Flournoy, Henri (1886-1955)
FLOURNOY, HENRI (1886-1955)
Henri Flournoy, a Swiss medical doctor and psychiatrist, was born on March 28, 1886, in Geneva, where he died on May 6, 1955. He was the son of Théodore Flournoy. One of his sisters, Ariane, married Raymond de Saussure. His son, Olivier, became a psychoanalyst in Geneva. Flournoy studied medicine in Geneva and then took internships in Berne, Warburg, Munich, and Baltimore (at Johns Hopkins University). During the Balkan War, from 1912 to 1913, he served as a Red Cross doctor. A man of insatiable curiosity from an early age, he developed an interest in heraldry, to which he became a devoted amateur.
In 1920 he became a privatdocent and lecturer in psychopathology at the University of Geneva. He was president of the Société genevoise de prophylaxie mentale (Geneva Society for Mental Prophylaxis) and of the Conseil de surveillance des aliénés (Supervisory Board for Mental Illness) for the canton of Geneva.
In 1922 he opened a psychiatric and psychoanalytic practice in Geneva. There were four phases to his psychoanalytic training: an initial series of twenty-six sessions with Carl Gustav Jung, a six-month analysis with Johan Van Ophuijsen in the Netherlands, a three-month analysis with Sigmund Freud in Vienna, and a final six-month analysis with Hermann Nunberg, also in Vienna.
He was a close friend of Charles Odier, Raymond de Saussure, and Princess Marie Bonaparte and played an important role in the Swiss Society for Psychoanalysis. He was an active, though unofficial, participant in establishing the acts of incorporation of the Paris Psychoanalytic Society. In 1933 he presided at the eighth Conférence des psychanalystes de langue française (Conference of Francophone Psychoanalysts).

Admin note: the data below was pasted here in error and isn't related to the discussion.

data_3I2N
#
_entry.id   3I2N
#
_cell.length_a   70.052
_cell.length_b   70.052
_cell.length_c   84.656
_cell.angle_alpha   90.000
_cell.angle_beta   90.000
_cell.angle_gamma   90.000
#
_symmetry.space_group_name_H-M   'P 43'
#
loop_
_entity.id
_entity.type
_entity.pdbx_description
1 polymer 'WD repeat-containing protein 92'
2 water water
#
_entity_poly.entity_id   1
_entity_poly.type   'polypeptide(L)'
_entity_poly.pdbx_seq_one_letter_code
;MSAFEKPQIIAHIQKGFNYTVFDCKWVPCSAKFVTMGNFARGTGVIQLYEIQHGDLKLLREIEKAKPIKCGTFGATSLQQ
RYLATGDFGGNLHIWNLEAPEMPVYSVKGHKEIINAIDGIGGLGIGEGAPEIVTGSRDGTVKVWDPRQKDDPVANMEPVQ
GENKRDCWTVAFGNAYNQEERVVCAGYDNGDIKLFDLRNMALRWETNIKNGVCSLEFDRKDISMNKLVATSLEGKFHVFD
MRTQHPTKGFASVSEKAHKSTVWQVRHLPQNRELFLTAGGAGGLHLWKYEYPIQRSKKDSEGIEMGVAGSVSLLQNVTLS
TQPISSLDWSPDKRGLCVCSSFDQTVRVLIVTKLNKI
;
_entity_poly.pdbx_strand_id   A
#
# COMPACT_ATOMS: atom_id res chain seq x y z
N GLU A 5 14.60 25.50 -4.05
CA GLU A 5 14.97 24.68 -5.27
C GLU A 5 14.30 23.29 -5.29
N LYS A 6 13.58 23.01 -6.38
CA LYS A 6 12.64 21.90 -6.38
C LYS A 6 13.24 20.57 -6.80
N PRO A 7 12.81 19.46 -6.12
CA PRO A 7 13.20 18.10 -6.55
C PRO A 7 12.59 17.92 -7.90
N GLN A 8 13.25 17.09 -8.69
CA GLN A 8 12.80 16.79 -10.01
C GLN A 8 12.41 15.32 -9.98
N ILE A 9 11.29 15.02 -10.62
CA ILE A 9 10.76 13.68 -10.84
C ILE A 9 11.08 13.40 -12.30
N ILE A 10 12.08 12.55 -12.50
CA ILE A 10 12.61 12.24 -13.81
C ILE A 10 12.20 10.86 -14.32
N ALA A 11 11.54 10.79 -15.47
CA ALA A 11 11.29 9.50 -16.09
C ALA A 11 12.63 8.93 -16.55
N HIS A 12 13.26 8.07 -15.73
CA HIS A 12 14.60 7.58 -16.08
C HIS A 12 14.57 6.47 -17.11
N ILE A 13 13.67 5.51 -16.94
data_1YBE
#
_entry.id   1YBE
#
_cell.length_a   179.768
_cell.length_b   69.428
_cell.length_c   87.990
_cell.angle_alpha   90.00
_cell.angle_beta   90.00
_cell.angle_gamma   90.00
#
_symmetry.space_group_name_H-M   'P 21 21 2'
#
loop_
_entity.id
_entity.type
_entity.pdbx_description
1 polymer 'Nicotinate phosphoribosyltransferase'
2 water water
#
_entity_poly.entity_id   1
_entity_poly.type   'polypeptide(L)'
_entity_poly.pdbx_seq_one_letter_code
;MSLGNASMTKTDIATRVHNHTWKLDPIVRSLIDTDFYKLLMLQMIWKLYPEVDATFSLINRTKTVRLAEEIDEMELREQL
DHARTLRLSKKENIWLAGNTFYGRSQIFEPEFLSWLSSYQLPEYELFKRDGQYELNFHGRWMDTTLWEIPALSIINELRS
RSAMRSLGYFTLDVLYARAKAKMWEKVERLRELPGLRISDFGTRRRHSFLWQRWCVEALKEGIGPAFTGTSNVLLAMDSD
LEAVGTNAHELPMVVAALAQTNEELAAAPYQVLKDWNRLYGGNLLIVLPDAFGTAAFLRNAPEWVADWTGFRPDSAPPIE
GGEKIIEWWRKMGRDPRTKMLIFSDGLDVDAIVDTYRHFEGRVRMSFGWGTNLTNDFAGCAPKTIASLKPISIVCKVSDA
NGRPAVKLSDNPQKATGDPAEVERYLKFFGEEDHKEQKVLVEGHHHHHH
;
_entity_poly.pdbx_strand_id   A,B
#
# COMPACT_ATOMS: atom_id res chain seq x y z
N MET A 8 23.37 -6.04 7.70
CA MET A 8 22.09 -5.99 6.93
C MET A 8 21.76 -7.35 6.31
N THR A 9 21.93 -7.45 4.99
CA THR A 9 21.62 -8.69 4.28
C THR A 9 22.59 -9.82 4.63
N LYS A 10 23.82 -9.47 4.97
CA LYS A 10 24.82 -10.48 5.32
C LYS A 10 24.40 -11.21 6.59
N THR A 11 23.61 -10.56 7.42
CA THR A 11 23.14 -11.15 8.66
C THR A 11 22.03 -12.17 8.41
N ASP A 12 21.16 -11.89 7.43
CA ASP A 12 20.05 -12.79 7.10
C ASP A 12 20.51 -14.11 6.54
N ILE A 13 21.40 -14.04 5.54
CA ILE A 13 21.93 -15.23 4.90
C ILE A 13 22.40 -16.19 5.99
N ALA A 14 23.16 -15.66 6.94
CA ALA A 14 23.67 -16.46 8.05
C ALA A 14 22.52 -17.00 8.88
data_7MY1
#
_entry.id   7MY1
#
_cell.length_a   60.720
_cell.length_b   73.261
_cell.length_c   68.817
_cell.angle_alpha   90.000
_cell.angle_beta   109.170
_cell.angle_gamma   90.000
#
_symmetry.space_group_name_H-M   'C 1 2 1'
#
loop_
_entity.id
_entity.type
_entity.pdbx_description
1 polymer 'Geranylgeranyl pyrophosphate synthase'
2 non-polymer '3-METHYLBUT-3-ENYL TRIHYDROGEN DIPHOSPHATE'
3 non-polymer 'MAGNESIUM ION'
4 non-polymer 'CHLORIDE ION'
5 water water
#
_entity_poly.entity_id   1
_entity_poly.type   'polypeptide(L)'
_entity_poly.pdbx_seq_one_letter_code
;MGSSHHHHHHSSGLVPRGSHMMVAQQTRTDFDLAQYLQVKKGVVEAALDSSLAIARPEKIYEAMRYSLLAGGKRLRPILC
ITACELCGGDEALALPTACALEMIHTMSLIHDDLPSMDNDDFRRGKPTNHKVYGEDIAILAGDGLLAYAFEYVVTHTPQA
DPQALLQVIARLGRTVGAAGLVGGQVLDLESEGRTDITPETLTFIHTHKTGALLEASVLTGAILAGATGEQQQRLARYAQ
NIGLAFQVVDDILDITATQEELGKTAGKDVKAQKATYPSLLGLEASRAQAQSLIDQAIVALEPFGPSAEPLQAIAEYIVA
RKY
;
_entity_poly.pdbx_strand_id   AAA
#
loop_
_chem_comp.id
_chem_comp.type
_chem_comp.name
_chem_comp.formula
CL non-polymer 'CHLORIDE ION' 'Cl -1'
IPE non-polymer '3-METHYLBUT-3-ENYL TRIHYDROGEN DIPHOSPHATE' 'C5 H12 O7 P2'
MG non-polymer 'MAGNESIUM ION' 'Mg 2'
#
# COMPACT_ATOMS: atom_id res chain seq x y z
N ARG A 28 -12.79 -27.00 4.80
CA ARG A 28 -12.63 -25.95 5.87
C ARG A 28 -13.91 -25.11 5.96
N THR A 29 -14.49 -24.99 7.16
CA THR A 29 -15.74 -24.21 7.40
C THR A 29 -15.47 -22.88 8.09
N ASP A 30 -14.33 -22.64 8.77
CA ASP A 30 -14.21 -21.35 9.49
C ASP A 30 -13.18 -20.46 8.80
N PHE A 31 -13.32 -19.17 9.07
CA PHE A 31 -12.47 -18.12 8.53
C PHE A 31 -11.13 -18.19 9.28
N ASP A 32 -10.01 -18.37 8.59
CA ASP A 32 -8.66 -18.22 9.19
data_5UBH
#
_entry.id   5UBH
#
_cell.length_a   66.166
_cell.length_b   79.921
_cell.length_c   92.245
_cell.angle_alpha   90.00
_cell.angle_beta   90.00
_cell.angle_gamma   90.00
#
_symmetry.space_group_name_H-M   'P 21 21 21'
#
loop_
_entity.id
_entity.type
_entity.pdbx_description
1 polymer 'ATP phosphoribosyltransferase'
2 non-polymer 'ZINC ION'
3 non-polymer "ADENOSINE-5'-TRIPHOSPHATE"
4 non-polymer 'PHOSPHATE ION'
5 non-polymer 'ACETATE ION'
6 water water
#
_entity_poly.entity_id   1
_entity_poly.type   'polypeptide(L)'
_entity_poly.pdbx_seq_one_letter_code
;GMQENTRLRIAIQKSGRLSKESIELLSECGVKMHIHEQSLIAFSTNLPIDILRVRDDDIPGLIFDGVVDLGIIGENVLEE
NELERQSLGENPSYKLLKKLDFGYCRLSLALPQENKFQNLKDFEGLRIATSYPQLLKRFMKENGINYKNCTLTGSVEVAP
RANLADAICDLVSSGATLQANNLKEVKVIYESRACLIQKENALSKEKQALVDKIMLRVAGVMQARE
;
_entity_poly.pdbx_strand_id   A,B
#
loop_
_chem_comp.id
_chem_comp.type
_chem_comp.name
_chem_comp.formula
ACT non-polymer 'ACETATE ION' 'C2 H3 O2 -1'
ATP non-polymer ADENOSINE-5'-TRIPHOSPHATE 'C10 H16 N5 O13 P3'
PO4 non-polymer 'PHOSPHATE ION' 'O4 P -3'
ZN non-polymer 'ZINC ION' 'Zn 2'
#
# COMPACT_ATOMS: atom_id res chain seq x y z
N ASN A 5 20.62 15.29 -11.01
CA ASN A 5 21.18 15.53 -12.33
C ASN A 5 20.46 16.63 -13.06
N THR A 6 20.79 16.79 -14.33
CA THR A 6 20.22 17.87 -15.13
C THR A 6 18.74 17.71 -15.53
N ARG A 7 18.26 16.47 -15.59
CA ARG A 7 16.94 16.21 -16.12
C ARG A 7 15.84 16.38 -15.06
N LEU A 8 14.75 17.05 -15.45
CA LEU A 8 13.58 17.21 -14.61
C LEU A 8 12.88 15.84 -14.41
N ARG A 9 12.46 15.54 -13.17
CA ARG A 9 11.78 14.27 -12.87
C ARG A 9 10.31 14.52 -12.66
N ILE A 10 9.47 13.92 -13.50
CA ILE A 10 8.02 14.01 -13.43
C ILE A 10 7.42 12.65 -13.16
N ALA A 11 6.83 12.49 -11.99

He worked intermittently after 1939, many foreign patients (mostly from the League of Nations) having left Switzerland and local demand having fallen off because of the war climate. As a result, Flournoy concentrated increasingly on psychotherapy.
He was appointed an expert for providing women who intended to have abortions with advice consistent with current legal requirements. Flournoy expended considerable energy in demonstrating that mental distress is a sufficient, more than sufficient, justification for abortion and advocated legalizing it. This contributed greatly to his celebrity, or notoriety, well beyond the borders of Switzerland. It was also the origin of an extensive correspondence with various medical, psychological, and legal publications.
As a psychoanalyst, Flournoy contributed to the development of the young Swiss Society for Psychoanalysis and to the acceptance of psychoanalysis in Switzerland. In addition to his many articles, in 1949 he published Erreurs et dignité de la pensée humaine.
See also: Flournoy, Théodore; France; Société psychanalytique de Genéve; Switzerland (French-speaking); Switzerland (German-speaking).
Flournoy, Henri. (1920). Dreams on the symbolism of water and fire. International Journal of Psycho-Analysis, 1 (3), 245-255
——. (1922). Çiva androgyne: contributionà l'étude psychanalytique des principaux symboles et attributs d'une divinité hindoue. Archives de psychologie, 18.
——. (1932). Le caractère scientifique de la psychanalyse. Revue française de psychanalyse, 5 (2), 190-200.
——. (1949). Erreurs et dignité de la pensée humaine. Paris: Le Mont-Blanc.